Why Are Women Absent On Kashmir’s Political Landscape?

by Shazia Nazir Bakshi

Take a moment to think of Lalla Ded and Habba Khatoon. These two women poets from Kashmir signify spirituality, struggles, sufferings and successes of Kashmiri women.

In any conflict, women are usually portrayed as victims or a vulnerable lot.

Kashmir’s story, in this case, has been a mixed one. Flashes of heroism, valour and triumphs too. Throughout the region’s wretched history, there have also been tales of unending tragedies and apathy.

In recent history, the Kashmir conflict only intensified after the 1947 partition.

Relatives of disappeared persons protesting in Srinagar. KL Image: Bilal Bahadur

The genesis of this raging dispute lay in the contentious Treaty of Amritsar when the British East India Company sold Kashmir, as a commodity, to the then Dogra Maharaja Gulab Singh for 7.5 million (75 lakh) Nanak Shahi rupees.

Prior to that, Kashmir also witnessed various foreign rules— the Sikh rule, the Mughal rule and the Afghan rule etc.

During all these periods when foreigners controlled Kashmir’s collective destiny, the Kashmiri women continued to suffer silently. But they also waged struggles to fight valiantly.

In the post-Partition context, Kashmiri women have been continuously suffering for the past three decades. They have often found themselves suspended between the violence perpetrated by the state and also that of the gun-wielding armed rebels fighting for Kashmir’s ‘Azadi’ (independence).

There is no accountability, especially after New Delhi protected the armed forces by a shield knows as the Armed Forces (Special Powers) Act (AFSPA).In the garb of granting special powers and protection to Indian armed forces, the AFSPA was also used against the civilian population, including women, in an atmosphere of complete impunity and lack of answerability.

As the masses desperately strived for ‘Azadi’ (independence) in the backdrop of the Plebiscite Front Movement and the 1989 armed struggle, the Indian government responded with full military might and draconian laws like the AFSPA, Disturbed Area Act (DAA) besides others. This was done to suppress the mass movement.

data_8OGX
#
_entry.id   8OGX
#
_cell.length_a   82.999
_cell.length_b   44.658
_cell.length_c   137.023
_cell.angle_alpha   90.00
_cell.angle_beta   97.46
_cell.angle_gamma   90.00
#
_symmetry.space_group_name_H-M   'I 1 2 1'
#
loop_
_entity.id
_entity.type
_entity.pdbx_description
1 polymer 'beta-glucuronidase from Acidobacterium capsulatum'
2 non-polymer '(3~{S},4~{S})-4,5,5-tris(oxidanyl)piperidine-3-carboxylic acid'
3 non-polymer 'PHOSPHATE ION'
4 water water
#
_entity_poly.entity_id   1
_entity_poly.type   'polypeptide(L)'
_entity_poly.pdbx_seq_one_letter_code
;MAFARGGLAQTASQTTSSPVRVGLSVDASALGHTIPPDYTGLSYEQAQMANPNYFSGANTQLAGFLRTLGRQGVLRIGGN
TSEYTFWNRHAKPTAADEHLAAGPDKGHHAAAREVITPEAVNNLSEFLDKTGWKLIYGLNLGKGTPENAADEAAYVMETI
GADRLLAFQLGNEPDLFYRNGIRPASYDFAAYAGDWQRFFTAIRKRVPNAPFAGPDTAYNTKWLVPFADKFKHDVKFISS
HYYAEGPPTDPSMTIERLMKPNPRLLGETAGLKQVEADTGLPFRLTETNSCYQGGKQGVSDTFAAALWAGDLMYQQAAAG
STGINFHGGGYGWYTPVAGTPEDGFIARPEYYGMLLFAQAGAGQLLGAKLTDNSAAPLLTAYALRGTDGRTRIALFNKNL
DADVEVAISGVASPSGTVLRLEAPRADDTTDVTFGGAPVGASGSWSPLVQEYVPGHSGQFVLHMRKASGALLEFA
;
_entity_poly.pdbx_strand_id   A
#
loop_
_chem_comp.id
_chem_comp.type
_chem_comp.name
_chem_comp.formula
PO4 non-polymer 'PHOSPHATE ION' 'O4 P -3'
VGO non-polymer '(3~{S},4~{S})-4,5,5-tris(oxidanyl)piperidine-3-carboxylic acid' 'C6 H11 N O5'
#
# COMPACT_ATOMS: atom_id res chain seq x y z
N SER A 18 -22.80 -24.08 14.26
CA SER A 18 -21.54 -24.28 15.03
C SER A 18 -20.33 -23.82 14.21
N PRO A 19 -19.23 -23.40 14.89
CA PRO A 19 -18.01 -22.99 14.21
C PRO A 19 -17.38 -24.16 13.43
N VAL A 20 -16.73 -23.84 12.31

This way, the Indian armed forces which were ‘tasked’ to bring back ‘calm’ or ‘peace’ on the streets of the restive Kashmir Valley, they ended up becoming the perpetrators of countless human rights violations while enjoying protection under archaic laws that grant them impunity.

Human rights bodies have documented Kashmir’s tragedies in the shape of torture, rape, sexual abuse, coercion, extortion, custody killings and other crimes. In this, the Kashmiri women bore the maximum brunt.

It was a Kashmiri woman upon whom many wounds were inflicted on multiple levels which of course included the psychological pain. This physical and psychological pain continued during the intense conflict as well as during the so-called ‘islands of peace’.

In conservative setups like ours, women often depict subordinate positions to men who represent and define the hierarchy of power structures that exist in our society.

The fact that the women are relatively less powerful (if not powerless) to bring about a positive change in the conflict that they live in, is a violence in itself.

One of the reasons why women are often attacked is because they are perceived as markers of community identity.

Women are perceived to carry the honour of their community on their backs. And in the situation of a raging conflict, it is witnessed that by defiling their bodies through rape and other forms of sexual abuse the attempt is to easily hit back at the community’s ‘pride’ and ‘honour’, dominate it, and then claim the war crime as your victory.

Seen as the humiliation of the highest degree, a women’s body thus becomes a carrier for messages, to telegraph a ‘victory message’ from the powerful to the oppressed. The mass rape of Kunun Poshpora in Kupwara, double rape and murder case of Shopian, and the recent kidnapping, gang rape and murder of an eight-year-old girl child from the Bakerwal community in Kathua buttress this argument.

Worse, the perpetrators are often given a ‘clean chit’ to inflict more pain on the dissenting population.